I am delighted to present below a guest post by Yuli Yeliseyev. Mr. Yeliseyev is a native of Saint Petersburg, Russia, and currently lives and works in the Washington, DC, area. He is a financial professional with strong personal interests in Russian and international politics.
President Obama's address to the nation on Tuesday night was timed to help build momentum for an ambitious and potentially brilliant two-pronged diplomatic and military strategy that emerged as the most promising alternative to a U.S. military strike on Syria. According to senior administration officials as well as Mr. Obama himself, he and Secretary of State John Kerry have had a number of discussions with Russian President Putin and Foreign Minister Lavrov on a proposed plan to place Syria's chemical weapons under international control and eventually destroy the entire arsenal with United Nations supervision.
This is a great opportunity for Russia to shine on the global stage. If Putin's foreign policy team can play a leading role in resolving the current crisis, they may achieve a much more significant improvement of Russia's image abroad than can be expected from next year's Olympics and the 2018 World Cup combined, at a much lower cost to the Russian government budget. After all, grand publicity stunts and Potemkin-style Olympic villages probably will not count as much in the eyes of the global community as important and timely deeds in the name of international peace and security.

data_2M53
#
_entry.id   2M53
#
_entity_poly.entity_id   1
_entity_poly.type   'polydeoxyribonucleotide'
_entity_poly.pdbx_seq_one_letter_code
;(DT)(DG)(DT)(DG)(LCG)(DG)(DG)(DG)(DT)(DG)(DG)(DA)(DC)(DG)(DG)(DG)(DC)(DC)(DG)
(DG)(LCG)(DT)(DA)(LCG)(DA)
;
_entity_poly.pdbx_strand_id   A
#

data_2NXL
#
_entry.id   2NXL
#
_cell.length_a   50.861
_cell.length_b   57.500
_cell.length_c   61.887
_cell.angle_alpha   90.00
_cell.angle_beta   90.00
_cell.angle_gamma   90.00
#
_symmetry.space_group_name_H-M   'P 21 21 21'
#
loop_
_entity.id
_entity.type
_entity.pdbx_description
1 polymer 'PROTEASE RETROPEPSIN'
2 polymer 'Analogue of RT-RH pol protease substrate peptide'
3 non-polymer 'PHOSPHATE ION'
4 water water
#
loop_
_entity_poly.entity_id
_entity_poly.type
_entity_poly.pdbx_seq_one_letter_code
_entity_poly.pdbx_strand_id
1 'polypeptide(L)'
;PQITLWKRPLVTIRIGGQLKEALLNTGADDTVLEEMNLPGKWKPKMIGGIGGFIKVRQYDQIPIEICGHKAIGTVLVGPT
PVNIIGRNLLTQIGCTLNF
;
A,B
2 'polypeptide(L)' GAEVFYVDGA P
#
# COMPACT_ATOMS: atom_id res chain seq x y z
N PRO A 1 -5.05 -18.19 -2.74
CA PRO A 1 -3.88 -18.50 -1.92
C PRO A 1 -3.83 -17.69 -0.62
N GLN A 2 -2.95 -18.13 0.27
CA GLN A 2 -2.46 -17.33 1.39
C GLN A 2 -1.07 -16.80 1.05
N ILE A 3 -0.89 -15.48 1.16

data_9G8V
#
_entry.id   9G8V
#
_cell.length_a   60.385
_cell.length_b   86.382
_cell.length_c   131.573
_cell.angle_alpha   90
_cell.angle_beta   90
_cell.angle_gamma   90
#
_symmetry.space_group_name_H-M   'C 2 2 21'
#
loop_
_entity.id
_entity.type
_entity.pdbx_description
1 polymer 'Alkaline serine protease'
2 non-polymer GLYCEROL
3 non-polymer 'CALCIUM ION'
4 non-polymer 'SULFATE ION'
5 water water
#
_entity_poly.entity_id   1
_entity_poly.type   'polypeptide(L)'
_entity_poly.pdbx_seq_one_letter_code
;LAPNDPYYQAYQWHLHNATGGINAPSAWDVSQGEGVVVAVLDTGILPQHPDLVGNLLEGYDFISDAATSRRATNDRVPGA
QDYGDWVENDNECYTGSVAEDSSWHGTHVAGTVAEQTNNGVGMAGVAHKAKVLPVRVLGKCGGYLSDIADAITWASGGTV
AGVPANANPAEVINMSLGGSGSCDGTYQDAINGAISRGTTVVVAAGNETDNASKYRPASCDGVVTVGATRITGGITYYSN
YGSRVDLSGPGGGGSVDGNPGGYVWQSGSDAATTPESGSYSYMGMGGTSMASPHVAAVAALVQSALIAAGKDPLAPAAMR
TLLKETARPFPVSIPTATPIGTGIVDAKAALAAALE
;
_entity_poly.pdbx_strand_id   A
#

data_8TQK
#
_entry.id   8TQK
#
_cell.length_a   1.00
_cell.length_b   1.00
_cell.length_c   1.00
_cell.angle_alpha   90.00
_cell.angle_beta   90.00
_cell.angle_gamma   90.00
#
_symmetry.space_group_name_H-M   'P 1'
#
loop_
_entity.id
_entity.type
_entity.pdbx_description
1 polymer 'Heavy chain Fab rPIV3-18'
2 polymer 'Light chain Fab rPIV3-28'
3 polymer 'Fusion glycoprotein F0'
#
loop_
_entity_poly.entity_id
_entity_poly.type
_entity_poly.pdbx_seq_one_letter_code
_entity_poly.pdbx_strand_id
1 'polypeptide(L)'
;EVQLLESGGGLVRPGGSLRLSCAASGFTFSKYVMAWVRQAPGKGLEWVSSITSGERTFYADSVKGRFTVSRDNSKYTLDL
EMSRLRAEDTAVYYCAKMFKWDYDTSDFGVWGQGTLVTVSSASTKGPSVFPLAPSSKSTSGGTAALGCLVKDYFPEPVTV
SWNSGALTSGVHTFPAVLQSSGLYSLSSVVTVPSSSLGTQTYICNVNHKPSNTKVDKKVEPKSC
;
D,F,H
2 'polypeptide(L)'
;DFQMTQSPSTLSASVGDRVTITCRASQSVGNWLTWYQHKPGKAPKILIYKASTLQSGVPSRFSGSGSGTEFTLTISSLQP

Given the choice, the Obama administration clearly prefers not to launch an attack on Syria and instead pursue a diplomatic solution along the lines of the plan that has been discussed with the Russians. At the same time, the credible threat to use military force is what made the diplomatic solution possible in the first place. If the United States were not poised to strike Syria right now, neither Russia nor Syria would be eager to negotiate a UN plan without delay and implement it in the near future. It remains to be seen if the diplomatic efforts will ultimately be successful, but a skeptical view of Obama's handling of the situation in Syria is certainly less justified now than it was a week ago.